Electrolux The Cube Tom Kitchin

This was followed by A rack of lamb from Dornach cooked on a bed of hay and served with Scottish girolles. There was also some neck of lamb cooked in a Big Green Egg, the oen piece of kit that every chef wants to have in their kitchen today. The use of hay was to create some smoke which added a layer of flavour to the lamb. (Tip: Tom says to buy the hay from pet shops for guinea pigs as this was usually clean enough to cook with). A full bodied Erial Tradition Familia TF from Ribera del Duero was served with this.

Electrolux The Cube Tom Kitchin

After that spectacular series of courses, we topped it all off with a Glazed Lemon Tart with a lemon macaron and creme fraiche sorbet.They served a lovely Sauterne from Chateu Petite Vendrines 2002.

Electrolux The Cube Tom Kitchin

In case we didn’t have enough to eat, we had these stunning little carrot cake bites as petit fours at the end.

Electrolux The Cube Tom Kitchin

What a spectacular meal and what a lovely friendly man Tom was. He was a bit shy and I guess a bit taken aback by these inquisitive food bloggers.

The Cube is running up to the end of December and if you like fine food cooked by top chefs with a personal touch, do try and book as they are very popular. Lunch is priced at £175 and dinner at £215 which includes all wines and beverages.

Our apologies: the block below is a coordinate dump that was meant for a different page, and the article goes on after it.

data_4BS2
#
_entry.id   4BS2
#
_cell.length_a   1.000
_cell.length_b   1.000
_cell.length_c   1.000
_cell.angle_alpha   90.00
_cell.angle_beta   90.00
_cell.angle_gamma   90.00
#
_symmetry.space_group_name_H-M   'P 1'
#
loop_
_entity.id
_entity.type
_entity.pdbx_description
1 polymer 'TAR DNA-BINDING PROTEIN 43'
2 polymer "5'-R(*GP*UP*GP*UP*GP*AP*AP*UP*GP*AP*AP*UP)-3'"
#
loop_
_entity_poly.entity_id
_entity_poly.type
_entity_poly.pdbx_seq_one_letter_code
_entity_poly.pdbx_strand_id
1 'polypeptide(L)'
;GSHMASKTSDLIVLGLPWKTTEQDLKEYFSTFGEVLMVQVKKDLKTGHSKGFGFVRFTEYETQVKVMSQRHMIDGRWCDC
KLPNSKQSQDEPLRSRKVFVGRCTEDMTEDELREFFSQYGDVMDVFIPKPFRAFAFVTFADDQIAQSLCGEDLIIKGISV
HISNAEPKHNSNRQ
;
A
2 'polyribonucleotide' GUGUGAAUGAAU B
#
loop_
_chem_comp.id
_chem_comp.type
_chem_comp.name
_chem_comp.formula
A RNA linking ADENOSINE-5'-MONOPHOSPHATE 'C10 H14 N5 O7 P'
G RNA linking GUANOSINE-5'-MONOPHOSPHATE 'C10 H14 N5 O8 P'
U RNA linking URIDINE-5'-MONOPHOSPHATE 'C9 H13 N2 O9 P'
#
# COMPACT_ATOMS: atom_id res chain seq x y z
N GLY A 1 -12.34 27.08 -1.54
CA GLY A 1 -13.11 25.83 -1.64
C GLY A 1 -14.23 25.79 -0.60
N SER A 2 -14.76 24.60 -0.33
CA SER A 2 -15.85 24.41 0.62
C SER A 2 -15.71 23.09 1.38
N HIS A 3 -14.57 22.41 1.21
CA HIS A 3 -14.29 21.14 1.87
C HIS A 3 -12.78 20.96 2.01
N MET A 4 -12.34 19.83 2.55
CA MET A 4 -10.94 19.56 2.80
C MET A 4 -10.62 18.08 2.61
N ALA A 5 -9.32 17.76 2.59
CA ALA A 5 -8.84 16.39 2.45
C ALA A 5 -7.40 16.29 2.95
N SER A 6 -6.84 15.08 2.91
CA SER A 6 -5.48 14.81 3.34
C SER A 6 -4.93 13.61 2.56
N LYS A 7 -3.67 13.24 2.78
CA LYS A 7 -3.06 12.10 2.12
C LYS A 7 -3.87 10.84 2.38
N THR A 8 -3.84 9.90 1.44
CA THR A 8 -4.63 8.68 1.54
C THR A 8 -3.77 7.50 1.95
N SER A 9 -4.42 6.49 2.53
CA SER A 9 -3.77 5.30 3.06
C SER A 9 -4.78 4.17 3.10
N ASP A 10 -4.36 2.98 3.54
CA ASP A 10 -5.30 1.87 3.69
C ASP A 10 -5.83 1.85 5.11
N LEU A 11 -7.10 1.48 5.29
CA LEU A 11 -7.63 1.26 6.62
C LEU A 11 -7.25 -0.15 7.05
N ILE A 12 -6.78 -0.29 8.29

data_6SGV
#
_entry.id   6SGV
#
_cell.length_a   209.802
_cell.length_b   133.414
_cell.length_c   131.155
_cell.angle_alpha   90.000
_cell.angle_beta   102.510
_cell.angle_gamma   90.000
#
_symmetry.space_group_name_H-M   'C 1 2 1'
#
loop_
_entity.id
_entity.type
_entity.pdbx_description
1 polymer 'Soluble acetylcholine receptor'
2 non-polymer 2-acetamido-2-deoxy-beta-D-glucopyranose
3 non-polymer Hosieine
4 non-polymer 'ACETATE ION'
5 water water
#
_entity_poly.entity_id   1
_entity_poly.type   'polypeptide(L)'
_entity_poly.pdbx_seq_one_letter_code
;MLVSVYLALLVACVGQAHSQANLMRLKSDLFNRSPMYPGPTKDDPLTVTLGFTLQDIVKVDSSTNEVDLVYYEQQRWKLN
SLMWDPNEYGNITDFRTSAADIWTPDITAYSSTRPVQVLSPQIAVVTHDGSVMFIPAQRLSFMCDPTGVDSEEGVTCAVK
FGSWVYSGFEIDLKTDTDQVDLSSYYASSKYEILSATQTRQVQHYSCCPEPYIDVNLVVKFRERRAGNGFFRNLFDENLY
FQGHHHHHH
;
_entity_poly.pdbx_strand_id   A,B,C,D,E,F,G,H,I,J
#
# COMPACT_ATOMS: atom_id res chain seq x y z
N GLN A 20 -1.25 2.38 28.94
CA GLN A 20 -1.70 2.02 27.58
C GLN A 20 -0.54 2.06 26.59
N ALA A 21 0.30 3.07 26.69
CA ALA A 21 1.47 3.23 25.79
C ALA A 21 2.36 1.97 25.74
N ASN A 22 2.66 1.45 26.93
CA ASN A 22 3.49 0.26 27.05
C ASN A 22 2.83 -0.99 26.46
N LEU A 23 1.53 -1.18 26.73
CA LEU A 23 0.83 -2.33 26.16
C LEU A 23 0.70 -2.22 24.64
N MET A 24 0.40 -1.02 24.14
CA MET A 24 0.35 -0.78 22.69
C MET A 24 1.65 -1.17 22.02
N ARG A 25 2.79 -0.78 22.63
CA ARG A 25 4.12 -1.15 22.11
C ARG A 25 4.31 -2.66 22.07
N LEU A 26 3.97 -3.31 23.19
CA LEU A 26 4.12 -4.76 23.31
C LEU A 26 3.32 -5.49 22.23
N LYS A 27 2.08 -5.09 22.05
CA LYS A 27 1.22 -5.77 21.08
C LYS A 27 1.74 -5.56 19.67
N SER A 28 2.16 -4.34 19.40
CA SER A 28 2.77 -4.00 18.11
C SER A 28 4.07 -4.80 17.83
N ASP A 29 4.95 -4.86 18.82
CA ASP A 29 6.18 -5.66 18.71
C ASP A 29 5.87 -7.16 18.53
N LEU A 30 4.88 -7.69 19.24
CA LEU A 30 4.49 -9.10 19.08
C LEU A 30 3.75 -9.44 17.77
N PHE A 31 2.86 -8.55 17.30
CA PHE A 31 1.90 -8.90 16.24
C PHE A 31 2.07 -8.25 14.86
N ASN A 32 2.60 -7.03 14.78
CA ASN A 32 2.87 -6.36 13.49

You can book by calling +44 (0) 207 288 6450.

You can try Tom’s food at his restaurant in Edinburgh at:

The Kitchin
78 Commercial Quay
Leith, Edinburgh EH6 6LX
Telephone 0131 555 1755

Slow Food Kitchen was a guest of Electrolux at The Cube.

Scotch Beef Masterclass at The Guinea Grill

If you are passionate about knowing where your beef comes from, there is nothing better than lunch with some people who really know their stuff. At a recent lunch hosted by Quality Meat Scotland I got to meet  Laurent Vernet, Scotch Beef Master. He is the font of all knowledge to do with Scotch Beef.

Scotch Beef Masterclass Quality Meat Scotland

Why Scotch Beef ?

Scotch Beef has a worldwide reputation of being one of the highest quality meats in the world. This is wholly due to the care and stringent quality requirements of meat production that results in this superior product.

Quality Meat Scotland has been running their world-leading quality assurance scheme behind Scotch Beef for 20 years. They are responsible for improving the efficiency and productivity of red meat production in Scotland. Scotch Beef is also the first red meat to be awarded the coveted European PGI status.

Scotch Beef is it is defined by the quality in origin. When you see the blue Scotch Beef rosettes and the PGI logo you can be sure that the beef you’re buying has been reared to the high standards required in Scotland and then slaughtered in an approved abatoir. Don’t confuse this with anything that says Scottish Beef as this is a completely different product. It could be meat imported into Scotland and processed and therefore not bred to the same stringent requirements.

Farmers and processors are regularly checked to make sure that they meet the high standards of care and welfare for the beef to be labelled Scotch.